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Ellen Berkenblit, 2013 (by Kikuko Usuyama)
|Born||Paterson, New Jersey, New Jersey|
|Awards||John Simon Guggenheim Memorial Foundation Fellow|
Ellen Berkenblit (born Paterson, New Jersey 1958) is an American painter. She received her B.F.A from Cooper Union in 1980 and lives and works in New York City. Best known for her feminine- pop-style paintings, Berkenblit has exhibited her work since the early 1980s, and is represented by Anton Kern Gallery in New York.
Berkenblit grew up in Westchester County, NY one of four children. Her father was a chemist and amateur photographer who used a half-bath as a darkroom. "That was a big influence for me," Berkenblit said. "he is practical and he loves materials."
Berkenblit is married to American film producer Joshua Astrachan.
Her paintings are made with a distinctive palette of vigorously mixed colors with assertive broad brushstrokes and some scraping of the palette knife. Her shapes are rough yet well-defined fields of color; occasional black outlines can define an object, animal, or a face. Out of the paintingsʼ visceral physicality emerge certain themes, motifs, and ideas: a head in profile featuring intense black lashes and long shimmering hair, lacy ribbons (painted as angular and deliciously awkward bands of paint that vigorously pull together the paintingsʼ fore- and middle-grounds). Even purely atmospheric sensations such as clouds, bolts of sun light, rainbows, and starry night skies find expression. These images simultaneously emerge from the subjectsʼ relevance and the visibly exuberant act of painting.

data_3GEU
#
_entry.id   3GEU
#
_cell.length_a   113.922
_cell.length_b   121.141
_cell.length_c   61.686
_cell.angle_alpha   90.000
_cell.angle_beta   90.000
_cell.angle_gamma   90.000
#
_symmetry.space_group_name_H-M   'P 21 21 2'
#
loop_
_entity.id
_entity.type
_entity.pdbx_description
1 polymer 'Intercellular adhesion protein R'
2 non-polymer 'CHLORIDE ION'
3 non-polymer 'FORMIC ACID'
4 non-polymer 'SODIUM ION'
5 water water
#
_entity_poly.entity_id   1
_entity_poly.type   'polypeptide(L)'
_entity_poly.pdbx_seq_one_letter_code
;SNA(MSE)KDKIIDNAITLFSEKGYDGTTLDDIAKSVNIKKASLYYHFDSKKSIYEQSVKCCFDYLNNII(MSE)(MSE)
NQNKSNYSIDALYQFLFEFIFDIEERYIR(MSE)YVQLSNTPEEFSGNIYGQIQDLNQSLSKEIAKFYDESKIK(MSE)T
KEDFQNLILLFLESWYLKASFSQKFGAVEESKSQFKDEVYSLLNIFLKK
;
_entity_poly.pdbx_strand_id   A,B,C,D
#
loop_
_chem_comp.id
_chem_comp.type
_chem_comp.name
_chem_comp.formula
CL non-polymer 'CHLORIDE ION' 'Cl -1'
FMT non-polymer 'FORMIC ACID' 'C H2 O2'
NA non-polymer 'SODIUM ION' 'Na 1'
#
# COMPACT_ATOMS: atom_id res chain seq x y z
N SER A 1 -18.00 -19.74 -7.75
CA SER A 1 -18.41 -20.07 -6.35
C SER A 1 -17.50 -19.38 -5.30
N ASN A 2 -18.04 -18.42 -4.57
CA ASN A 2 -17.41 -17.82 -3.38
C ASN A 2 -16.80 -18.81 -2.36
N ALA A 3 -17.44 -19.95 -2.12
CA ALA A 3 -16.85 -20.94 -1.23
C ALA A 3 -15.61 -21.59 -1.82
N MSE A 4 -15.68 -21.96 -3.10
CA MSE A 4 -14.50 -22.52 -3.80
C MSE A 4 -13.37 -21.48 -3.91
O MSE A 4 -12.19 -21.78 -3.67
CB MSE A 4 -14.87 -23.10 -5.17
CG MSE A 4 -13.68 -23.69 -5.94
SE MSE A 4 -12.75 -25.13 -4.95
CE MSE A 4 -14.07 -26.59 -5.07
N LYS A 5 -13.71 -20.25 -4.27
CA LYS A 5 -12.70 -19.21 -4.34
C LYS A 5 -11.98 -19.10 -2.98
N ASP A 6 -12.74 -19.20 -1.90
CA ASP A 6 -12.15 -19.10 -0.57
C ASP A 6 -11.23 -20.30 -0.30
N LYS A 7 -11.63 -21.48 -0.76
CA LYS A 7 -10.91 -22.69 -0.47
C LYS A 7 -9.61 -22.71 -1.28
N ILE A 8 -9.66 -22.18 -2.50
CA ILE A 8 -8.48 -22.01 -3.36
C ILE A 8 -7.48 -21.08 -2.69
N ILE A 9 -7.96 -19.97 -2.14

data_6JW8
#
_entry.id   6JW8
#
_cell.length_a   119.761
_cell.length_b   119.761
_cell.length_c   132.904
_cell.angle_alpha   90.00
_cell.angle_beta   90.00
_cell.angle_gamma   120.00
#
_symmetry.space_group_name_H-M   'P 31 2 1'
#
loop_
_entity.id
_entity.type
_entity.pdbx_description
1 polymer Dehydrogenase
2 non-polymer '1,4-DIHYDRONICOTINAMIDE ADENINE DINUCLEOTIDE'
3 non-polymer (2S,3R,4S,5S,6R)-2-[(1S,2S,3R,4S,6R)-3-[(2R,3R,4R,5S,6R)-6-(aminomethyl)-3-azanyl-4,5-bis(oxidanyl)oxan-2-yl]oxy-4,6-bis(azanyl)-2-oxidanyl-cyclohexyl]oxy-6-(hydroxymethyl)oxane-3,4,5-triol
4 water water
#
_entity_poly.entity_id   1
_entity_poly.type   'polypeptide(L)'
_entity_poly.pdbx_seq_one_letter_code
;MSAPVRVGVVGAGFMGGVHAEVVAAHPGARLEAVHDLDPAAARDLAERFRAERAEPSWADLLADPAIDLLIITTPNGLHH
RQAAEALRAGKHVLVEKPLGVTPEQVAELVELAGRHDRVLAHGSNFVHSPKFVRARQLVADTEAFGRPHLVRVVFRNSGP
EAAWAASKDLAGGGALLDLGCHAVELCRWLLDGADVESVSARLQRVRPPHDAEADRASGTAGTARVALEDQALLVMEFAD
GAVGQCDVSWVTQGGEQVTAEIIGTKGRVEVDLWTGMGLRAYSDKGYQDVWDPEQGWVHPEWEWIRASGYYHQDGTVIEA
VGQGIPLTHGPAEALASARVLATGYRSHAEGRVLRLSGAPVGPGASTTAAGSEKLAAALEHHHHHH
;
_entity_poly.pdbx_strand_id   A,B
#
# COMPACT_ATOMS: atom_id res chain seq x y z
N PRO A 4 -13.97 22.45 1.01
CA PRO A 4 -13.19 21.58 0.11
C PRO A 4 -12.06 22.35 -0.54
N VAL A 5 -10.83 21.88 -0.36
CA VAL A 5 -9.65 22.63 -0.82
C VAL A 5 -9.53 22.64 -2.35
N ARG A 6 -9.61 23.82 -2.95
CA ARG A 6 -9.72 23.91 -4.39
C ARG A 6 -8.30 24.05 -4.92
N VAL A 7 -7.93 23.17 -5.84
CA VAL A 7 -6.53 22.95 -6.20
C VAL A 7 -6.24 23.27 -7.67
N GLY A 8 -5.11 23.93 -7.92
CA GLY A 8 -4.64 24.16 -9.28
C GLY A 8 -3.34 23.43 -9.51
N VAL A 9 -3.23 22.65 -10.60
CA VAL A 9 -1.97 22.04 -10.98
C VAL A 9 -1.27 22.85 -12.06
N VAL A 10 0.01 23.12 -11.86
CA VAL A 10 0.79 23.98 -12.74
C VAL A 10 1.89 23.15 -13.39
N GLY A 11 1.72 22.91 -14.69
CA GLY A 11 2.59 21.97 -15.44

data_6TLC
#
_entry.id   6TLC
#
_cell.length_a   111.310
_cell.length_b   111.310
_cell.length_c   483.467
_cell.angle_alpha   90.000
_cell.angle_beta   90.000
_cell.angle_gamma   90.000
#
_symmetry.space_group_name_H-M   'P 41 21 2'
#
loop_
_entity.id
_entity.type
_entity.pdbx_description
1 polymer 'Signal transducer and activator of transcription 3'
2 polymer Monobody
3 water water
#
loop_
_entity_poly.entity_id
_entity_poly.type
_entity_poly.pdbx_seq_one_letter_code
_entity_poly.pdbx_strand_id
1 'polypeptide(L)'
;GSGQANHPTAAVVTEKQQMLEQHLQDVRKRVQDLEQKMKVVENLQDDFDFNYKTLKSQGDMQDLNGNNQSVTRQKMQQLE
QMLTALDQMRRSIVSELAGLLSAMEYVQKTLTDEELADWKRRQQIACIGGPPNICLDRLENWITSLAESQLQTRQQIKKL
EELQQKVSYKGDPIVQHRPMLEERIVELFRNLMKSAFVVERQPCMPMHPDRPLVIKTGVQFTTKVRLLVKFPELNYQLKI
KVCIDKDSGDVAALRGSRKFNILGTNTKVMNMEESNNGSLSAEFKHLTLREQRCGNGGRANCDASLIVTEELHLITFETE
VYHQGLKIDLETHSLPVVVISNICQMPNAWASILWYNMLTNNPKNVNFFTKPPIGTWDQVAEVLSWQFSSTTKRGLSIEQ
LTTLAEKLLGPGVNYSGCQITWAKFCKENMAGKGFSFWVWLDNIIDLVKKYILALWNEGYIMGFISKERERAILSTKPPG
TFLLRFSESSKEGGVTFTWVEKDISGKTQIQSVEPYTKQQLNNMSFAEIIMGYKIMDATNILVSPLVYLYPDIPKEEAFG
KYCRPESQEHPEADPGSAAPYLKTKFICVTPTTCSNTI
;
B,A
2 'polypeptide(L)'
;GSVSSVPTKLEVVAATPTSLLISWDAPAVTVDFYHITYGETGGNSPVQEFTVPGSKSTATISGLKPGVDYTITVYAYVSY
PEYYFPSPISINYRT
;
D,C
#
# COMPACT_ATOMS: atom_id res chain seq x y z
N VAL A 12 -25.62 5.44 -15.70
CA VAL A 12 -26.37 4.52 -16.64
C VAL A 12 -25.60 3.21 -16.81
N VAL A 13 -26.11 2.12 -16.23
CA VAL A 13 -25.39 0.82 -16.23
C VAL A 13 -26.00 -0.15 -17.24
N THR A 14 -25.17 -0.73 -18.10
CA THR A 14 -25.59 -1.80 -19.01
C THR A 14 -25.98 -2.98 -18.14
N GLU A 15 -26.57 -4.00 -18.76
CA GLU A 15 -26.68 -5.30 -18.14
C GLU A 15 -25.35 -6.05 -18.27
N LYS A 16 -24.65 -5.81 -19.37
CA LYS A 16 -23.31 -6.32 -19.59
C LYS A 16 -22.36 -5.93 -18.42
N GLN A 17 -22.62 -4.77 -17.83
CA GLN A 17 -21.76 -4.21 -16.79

Her paintings have a visceral buoyancy that stems from their slashing streaks of parrotlike color and radiating lines of hair — touch points that move the viewer through the moonlit world of each painting. But Berkenblit always starts with her obsessive character’s distinctive profile, one that she has been drawing since her childhood in Westchester County, N.Y. 
The paintingsʼ spirit is bold, boisterous, and forceful, sometimes mysterious, always deeply emotional. The interplay between figurative elements, the intense atmosphere created by color contrast and tonal palette, as well as the compositional devices, create figurative paintings of great fluidity and openness without being narrowed by narrative.
Berkenblit's work has been inhabited for years by female characters, which, when they first appeared, might have stepped out of Illustration into Painting. They were drawn in the stylistic equivalent of the Palmer Method, and looked shy and credulous, maybe slightly saucy, but perhaps not fully contemporary. They suggested elements of Snow White and Betty Boop, and one could imagine them in a book from the 1940s for and about teenagers. They appeared, most often (but not always) alone, occasionally with domesticated animals, in a world of half-rendered objects and painterly gestures, a soup of the mimetic and the procedural.
Exhibitions and Collections
With numerous solo shows to her credit at galleries in Paris, Vienna, Amsterdam, Brussels, Rome and throughout the United States, Ellen Berkenblit’s work has been included in exhibitions at the Farnsworth Art Museum (2011), Artist Space, New York (2009), the New York Academy of Art (2008), the Contemporary Arts Center, Cincinnati (2007), the Tucson Museum of Art (2005), and the New Museum of Contemporary Art, NY (2004).
Her work is included in numerous public collections, including, amongst others, The Museum of Modern Art, New York, NY; Farnsworth Art Museum, Rockland, ME; Brooklyn Museum, Brooklyn, NY; Cincinnati Art Museum, Cincinnati, OH; and The Museum of Contemporary Art, Los Angeles, CA.